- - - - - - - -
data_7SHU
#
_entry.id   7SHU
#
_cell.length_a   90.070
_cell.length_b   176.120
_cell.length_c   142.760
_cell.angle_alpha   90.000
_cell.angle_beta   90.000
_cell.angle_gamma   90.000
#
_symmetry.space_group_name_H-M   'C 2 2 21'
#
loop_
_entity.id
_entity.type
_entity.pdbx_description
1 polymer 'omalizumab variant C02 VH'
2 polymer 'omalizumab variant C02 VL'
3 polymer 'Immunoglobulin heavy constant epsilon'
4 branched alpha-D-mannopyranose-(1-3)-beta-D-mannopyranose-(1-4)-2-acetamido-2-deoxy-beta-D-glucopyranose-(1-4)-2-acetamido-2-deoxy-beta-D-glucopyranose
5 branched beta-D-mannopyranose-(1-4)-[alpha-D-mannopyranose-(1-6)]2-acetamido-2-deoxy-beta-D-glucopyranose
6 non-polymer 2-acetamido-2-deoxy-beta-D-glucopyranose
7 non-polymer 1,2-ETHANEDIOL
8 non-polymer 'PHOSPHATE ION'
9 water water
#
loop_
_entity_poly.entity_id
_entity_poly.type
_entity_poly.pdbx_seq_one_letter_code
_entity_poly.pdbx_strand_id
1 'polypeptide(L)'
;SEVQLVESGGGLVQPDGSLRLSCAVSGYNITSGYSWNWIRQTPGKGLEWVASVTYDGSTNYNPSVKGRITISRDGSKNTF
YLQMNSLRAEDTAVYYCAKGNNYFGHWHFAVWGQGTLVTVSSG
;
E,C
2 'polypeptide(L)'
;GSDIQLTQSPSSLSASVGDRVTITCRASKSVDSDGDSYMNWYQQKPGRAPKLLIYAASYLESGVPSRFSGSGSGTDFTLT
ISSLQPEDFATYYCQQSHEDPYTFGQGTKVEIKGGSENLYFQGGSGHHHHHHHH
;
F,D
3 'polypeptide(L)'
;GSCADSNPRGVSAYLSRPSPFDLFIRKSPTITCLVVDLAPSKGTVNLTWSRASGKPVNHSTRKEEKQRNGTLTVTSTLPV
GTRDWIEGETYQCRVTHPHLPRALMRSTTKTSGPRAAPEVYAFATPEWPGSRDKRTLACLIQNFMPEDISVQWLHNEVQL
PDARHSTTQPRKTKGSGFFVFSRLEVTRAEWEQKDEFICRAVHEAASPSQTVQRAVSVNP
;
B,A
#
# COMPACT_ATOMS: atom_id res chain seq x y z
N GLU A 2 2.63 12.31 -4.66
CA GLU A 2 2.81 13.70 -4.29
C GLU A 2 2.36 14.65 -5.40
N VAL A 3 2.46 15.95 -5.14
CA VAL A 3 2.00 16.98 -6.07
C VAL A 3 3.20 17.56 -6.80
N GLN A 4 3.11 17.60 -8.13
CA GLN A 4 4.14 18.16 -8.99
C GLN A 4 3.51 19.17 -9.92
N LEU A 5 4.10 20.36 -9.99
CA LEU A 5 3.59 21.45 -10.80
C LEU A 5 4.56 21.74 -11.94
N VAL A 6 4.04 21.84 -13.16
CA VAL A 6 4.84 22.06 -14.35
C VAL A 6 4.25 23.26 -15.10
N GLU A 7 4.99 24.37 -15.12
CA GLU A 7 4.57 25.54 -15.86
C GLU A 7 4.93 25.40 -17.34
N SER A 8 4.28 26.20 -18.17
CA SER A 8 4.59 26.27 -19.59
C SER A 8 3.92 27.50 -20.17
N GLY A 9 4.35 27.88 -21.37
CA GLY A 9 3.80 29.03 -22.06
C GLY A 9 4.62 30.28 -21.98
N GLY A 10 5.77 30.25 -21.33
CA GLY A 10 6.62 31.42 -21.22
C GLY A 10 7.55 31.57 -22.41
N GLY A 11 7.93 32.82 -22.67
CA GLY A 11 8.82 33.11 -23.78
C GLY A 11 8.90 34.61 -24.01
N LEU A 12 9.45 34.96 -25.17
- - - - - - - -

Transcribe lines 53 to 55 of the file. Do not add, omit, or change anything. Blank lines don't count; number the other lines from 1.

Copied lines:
C GLU A 2 2.36 14.65 -5.40
N VAL A 3 2.46 15.95 -5.14
CA VAL A 3 2.00 16.98 -6.07